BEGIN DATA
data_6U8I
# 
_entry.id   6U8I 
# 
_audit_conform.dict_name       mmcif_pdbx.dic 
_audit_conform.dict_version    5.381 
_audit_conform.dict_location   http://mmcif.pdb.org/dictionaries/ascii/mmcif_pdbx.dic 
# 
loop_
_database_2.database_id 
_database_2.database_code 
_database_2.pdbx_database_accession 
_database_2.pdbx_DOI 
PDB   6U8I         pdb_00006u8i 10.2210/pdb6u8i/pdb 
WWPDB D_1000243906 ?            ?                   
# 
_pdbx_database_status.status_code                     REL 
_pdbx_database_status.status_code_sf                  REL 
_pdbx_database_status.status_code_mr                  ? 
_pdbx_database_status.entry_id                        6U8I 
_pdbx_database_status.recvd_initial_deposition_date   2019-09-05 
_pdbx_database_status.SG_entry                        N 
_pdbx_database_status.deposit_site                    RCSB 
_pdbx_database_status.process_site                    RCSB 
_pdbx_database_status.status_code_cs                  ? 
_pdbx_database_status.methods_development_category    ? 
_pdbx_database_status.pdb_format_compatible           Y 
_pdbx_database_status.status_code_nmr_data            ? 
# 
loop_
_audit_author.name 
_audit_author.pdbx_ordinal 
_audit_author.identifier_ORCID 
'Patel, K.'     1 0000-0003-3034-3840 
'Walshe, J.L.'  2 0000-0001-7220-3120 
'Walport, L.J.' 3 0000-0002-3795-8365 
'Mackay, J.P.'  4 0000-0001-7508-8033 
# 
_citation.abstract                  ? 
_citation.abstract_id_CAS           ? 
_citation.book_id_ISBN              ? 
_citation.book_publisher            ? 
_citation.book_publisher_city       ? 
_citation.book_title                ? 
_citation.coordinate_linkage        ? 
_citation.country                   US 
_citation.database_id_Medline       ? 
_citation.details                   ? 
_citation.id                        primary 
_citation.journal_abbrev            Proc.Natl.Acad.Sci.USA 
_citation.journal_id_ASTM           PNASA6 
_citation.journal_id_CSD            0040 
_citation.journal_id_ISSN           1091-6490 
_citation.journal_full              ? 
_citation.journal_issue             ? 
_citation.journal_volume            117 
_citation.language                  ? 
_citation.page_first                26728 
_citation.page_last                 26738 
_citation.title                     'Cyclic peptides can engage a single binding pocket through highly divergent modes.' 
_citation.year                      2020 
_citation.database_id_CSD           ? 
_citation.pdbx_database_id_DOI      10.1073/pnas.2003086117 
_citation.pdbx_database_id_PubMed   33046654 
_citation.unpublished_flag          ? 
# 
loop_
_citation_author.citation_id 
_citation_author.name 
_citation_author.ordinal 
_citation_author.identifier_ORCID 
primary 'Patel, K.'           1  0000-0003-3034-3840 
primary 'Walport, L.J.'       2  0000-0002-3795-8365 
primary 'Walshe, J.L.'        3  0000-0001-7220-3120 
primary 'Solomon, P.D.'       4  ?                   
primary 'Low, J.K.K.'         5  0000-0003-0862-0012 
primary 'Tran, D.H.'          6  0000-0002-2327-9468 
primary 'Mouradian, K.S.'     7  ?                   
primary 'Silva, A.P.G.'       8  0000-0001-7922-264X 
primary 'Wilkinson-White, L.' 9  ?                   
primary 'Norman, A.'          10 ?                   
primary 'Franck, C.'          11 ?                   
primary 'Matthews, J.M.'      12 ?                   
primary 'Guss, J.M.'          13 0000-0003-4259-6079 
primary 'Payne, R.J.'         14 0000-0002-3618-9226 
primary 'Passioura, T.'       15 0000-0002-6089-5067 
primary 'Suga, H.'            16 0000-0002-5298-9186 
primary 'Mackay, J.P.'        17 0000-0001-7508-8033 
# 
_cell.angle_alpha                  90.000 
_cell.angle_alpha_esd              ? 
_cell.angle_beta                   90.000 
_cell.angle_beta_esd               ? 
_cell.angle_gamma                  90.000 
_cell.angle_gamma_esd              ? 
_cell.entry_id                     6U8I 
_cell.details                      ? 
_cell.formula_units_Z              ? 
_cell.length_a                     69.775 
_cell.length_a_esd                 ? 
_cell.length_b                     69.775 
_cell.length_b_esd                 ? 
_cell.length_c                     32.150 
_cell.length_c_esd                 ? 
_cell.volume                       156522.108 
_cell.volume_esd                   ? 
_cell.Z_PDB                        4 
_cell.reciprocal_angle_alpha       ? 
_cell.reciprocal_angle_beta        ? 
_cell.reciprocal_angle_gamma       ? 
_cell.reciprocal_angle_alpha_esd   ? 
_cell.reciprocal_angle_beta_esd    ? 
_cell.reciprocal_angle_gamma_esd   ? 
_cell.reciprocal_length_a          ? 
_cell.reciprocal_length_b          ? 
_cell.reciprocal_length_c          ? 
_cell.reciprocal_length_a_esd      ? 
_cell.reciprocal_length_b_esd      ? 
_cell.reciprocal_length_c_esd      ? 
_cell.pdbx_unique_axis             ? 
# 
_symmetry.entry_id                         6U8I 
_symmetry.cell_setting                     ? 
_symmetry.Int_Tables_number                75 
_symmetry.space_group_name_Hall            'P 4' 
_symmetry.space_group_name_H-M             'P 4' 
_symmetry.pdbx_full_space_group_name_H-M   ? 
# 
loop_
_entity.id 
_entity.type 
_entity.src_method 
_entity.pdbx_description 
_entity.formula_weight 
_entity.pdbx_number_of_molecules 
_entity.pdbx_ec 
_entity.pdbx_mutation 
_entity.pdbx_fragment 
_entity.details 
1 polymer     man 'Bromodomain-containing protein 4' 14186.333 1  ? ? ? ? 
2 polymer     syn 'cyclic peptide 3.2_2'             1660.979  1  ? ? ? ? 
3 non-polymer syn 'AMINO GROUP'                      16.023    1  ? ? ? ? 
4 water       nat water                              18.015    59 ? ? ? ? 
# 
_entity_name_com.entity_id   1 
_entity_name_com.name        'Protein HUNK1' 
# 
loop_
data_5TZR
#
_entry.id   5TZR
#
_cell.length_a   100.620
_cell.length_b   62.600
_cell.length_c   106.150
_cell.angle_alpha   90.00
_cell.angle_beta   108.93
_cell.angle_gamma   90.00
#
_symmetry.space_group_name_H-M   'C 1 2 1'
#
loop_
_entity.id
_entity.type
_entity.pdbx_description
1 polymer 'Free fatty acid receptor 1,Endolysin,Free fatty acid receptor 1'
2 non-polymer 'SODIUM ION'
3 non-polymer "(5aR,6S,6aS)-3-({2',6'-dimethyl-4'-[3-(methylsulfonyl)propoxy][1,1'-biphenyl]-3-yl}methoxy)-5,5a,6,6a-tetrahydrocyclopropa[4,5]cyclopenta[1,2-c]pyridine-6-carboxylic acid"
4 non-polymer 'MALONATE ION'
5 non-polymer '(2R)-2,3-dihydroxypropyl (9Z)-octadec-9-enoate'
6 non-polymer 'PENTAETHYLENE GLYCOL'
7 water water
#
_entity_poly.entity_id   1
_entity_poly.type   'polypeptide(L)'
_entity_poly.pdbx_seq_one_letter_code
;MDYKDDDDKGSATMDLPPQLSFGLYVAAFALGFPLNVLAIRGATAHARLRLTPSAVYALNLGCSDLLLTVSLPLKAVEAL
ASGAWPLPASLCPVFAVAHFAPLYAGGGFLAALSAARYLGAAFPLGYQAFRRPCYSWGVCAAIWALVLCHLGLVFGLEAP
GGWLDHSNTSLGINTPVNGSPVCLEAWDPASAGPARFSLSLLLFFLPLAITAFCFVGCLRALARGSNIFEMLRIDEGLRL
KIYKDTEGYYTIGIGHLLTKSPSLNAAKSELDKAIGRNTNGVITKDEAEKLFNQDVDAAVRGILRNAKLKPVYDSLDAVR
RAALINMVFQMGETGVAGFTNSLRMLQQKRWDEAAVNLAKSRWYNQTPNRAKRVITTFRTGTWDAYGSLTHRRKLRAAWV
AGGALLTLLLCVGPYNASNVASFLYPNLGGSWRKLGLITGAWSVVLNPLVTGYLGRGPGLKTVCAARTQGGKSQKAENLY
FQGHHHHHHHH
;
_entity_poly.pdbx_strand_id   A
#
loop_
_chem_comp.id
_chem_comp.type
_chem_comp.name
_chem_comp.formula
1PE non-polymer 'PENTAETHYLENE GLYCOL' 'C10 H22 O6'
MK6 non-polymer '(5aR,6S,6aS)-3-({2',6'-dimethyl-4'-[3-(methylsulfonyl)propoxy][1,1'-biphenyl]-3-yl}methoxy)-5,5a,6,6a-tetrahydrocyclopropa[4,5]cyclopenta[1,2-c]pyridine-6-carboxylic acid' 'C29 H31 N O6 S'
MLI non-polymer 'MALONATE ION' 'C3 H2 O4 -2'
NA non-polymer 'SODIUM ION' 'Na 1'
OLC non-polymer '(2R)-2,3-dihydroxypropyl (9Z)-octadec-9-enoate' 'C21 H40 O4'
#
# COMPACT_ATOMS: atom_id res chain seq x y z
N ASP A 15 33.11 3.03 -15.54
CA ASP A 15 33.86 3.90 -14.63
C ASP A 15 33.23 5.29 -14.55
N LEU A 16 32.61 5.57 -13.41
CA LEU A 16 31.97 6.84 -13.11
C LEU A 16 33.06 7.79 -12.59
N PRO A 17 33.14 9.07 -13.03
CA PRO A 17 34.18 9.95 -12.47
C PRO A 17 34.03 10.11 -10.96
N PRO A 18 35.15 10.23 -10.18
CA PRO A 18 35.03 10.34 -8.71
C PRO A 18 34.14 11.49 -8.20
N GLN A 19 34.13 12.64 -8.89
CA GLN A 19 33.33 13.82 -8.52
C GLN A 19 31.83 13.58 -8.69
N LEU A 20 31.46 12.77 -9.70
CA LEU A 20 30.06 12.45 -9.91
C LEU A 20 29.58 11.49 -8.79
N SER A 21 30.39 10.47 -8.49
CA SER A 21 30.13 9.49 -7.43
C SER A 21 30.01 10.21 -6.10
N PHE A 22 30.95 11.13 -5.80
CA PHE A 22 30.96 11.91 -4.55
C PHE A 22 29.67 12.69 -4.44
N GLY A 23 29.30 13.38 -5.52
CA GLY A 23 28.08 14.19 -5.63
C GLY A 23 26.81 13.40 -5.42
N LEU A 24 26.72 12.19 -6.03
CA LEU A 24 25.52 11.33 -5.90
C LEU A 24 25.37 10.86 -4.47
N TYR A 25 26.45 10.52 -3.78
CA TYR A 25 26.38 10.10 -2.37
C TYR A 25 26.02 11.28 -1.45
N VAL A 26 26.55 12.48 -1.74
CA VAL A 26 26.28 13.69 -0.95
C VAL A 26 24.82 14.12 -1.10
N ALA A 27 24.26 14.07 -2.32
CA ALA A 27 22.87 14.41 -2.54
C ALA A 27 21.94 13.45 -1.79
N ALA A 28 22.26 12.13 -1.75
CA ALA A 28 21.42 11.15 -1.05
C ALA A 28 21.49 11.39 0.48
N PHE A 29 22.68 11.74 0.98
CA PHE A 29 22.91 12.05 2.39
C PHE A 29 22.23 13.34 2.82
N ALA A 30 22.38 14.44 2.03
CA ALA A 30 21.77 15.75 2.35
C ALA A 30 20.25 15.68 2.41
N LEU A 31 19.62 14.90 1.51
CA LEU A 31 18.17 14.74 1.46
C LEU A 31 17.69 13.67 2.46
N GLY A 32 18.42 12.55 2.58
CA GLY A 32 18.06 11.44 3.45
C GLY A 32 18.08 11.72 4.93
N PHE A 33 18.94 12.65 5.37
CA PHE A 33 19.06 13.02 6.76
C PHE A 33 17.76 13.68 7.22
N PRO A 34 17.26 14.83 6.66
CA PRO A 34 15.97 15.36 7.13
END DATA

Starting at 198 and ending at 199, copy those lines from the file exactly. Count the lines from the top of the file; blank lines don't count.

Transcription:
# COMPACT_ATOMS: atom_id res chain seq x y z
N ASP A 15 33.11 3.03 -15.54